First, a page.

Trillium Book Awards Author Reading 2015

There's No Hacky Sack Allowed in the Bookstore

Share |

This is my last blog entry as Writer-In-Residence for Open Book Toronto. It’s been a lot of fun. I’ve gained a new appreciation for bloggers and daily newspaper columnists. It was also a good exercise and I learned a lot from it. Here in no particular order, are a few stray notes, thoughts and observations from my month at OBT:

- My handwriting, my own invention, ‘Caps In Cursive,’ is getting harder to read. I never thought that could be possible.

- Sometimes I miss using pencils. I think I might begin either alternating pencil days with uni-ball pen days, or maybe using only the pen at my desk and pencils in the kitchen. I might be over-thinking this.

- I should read more poetry.

- True story: I had to tell a kid (about 14 years old) to stop kicking around his hacky sack. He seemed surprised, either that hacky sack wasn’t allowed in the store, or that someone basically told him he couldn’t just do whatever the hell he wanted. I couldn’t tell. He was wearing those Bieber-style sunglasses. What’s more, a parental unit was standing a few feet away. Too bad. I was standing next to a remainder copy of a medical dictionary, and the kid was within swinging reach.

- Ice cream tastes better when one is away on vacation.

- I should read more travel literature.

- I’m anxious to get back to work on the Maiden Lane manuscript. Characters can become like old friends, even the hardened criminals. I’m suddenly reminded of Nora Charles’ line in the film adaptation of Dashiell Hammett’s The Thin Man: “Oh, Nicky, I love you because you know such lovely people.”

- Something’s going to get wet, either the laptop or my notepad. I should take an Etch-A-Sketch instead to work at the beach. They’re waterproof, right? Then I can make pictures too.

- If you return to a manuscript after having put it down for a while, and you come a across a passage and your first reaction is, ‘oh, that again,’ you can probably safely delete it. Conversely, if your reaction is, ‘oh, did I write that?’ it might be a keeper.

- Forget snow; there should be 50 words for ‘sand.’

- I seem to remember something about Leo DiCaprio starring in another film adaptation of The Great Gatsby. Did anyone else hear that?

- Sometimes after I think I’m done shuffling sentences and paragraphs around in a Word document, I’ll print off the passages, chapters in question, look at them on paper, and then take a pair of scissors to the pages and shuffle the sentences and paragraphs again. I’ll arrange the snippets on the floor in one long column of lines. Different ways of reading the same manuscript. Sometimes you see new things.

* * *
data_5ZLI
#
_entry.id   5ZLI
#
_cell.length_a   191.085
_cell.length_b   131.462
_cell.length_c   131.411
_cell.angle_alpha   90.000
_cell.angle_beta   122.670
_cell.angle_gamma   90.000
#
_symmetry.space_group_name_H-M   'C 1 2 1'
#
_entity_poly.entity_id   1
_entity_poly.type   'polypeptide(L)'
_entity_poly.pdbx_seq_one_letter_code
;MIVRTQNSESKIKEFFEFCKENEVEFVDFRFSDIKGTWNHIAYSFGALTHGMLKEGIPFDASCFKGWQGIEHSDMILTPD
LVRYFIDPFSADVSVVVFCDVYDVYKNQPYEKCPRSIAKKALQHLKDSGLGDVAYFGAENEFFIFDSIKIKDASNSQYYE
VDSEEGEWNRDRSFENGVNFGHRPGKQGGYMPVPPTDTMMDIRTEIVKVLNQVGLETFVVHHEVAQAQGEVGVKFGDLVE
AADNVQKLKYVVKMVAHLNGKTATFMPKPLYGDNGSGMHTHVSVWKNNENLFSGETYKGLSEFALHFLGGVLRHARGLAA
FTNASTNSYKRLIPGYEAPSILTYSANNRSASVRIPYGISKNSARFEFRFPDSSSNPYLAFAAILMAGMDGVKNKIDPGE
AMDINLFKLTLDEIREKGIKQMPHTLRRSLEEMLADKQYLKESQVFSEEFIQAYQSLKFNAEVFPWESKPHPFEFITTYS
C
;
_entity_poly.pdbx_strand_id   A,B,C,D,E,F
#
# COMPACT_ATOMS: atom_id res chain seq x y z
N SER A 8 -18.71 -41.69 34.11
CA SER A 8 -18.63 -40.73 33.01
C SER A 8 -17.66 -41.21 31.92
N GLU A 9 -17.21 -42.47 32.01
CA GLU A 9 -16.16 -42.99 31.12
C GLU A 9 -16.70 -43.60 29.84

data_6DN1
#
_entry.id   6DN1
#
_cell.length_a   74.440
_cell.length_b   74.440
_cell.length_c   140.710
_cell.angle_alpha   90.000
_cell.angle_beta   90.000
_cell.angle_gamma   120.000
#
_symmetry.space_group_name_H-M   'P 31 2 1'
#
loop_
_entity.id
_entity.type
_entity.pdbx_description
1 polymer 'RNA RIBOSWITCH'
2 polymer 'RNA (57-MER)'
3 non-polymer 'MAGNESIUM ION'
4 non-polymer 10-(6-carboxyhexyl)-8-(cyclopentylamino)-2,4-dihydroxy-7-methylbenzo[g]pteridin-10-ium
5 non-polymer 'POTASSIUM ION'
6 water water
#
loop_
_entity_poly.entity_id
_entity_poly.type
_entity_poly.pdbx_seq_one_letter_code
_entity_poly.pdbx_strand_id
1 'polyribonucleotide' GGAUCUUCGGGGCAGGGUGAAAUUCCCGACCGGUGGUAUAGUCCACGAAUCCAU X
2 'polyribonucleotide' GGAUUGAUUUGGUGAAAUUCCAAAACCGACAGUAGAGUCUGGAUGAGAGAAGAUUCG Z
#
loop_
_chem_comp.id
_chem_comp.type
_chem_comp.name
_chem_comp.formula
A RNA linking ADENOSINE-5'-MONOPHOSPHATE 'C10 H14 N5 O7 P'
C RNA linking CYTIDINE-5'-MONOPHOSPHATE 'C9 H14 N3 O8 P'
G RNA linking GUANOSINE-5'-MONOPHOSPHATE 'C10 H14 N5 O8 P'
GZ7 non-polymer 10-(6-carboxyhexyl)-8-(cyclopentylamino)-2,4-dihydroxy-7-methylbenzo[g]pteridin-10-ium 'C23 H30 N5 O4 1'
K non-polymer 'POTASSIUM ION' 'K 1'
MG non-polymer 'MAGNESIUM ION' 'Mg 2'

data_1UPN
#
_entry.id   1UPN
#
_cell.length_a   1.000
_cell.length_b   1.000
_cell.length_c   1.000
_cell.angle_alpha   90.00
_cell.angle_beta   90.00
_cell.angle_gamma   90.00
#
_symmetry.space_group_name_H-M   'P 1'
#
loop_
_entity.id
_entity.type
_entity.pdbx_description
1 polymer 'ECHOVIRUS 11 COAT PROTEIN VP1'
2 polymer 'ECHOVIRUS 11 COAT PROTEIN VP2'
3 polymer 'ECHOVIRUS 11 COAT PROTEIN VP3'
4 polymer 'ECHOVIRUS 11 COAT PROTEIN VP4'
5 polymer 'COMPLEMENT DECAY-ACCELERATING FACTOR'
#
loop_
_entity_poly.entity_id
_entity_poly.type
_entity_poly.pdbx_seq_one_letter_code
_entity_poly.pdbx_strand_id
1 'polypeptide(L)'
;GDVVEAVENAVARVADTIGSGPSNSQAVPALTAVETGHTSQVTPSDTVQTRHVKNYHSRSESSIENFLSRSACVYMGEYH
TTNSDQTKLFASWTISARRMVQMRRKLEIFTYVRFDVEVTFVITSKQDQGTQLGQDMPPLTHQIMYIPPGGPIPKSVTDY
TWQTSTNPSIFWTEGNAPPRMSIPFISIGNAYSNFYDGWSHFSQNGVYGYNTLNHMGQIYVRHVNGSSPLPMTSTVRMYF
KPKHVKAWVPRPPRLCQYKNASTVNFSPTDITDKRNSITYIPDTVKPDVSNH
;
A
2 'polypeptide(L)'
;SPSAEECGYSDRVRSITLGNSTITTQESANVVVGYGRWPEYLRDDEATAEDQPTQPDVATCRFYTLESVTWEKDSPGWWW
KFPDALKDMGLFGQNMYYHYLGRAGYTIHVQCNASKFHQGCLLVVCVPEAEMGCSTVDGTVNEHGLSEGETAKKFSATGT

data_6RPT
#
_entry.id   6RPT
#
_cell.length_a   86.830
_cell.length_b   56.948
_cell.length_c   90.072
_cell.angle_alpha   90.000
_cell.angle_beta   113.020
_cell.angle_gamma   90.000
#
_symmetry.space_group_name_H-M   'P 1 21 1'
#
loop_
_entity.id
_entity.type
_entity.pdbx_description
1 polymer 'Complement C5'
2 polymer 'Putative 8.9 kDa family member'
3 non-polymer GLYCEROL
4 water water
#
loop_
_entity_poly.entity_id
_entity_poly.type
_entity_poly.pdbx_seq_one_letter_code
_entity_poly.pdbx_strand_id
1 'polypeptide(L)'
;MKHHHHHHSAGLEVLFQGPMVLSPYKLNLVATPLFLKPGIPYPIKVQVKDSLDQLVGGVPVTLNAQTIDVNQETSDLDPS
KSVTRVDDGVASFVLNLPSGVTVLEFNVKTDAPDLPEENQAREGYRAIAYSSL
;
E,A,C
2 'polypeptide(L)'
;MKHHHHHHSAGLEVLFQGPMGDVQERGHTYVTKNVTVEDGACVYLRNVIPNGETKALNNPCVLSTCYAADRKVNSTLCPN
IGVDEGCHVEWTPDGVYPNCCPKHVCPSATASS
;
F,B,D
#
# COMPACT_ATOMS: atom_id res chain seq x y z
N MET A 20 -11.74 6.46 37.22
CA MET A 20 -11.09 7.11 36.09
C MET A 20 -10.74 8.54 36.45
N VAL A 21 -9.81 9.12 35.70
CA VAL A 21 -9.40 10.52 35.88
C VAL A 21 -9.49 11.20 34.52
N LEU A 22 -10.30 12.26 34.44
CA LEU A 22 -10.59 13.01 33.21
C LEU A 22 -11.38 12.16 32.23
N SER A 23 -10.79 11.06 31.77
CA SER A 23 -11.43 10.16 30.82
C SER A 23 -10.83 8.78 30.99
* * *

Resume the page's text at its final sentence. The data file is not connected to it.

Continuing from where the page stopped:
- What do you snack on while reading/ writing? My tastes run towards popcorn (no butter or topping of any kind), or dry roasted fingers. No greasy fingers.

- Researching Riverside Drive and Maiden Lane, I can across many interesting articles and references to agriculture, cooking and diet in Essex County in the first part of the last century. Makes me want to write a food book. Hmm…

- If you read for business, what do you turn to for pleasure, when you have a chance to read what you want to read? Is it something completely different, a guilty pleasure? Right now I'm eyeing a reading copy of the soon-to-be released The Most of Nora Ephron. Different for me, yes, but I don't feel guilty. Do ever feel like you're having an affair with another author when you change things up like that?

- Wow, I leave town and Dundurn Press (my publisher) buys Thomas Allen Publishers. The Canadian publishing landscape continues to change, this time for the independents. Very exciting news.

I also just learned that my July Writer-In-Residence blog will remain posted for the month of August. (Thanks, OBT!) I’ve been invited to contribute to it again if I wish, and I just might. I’ll be doing a radio interview in Windsor on Friday, August 9, and a book signing the next day at Indigo Lakeshore, both in support of Riverside Drive. Sounds like great blog material. Talk to you then. And thanks everyone for tuning in.

The views expressed in the Writer-in-Residence blogs are those held by the authors and do not necessarily reflect the views of Open Book: Toronto.

Michael Januska

Michael Januska is an award-winning crime fiction writer whose works include numerous short stories as well as the recent novel Riverside Drive, part of the Border City Blues series set in Windsor. His first book was Grey Cup Century. He lives in Toronto.

Go to Michael Januska’s Author Page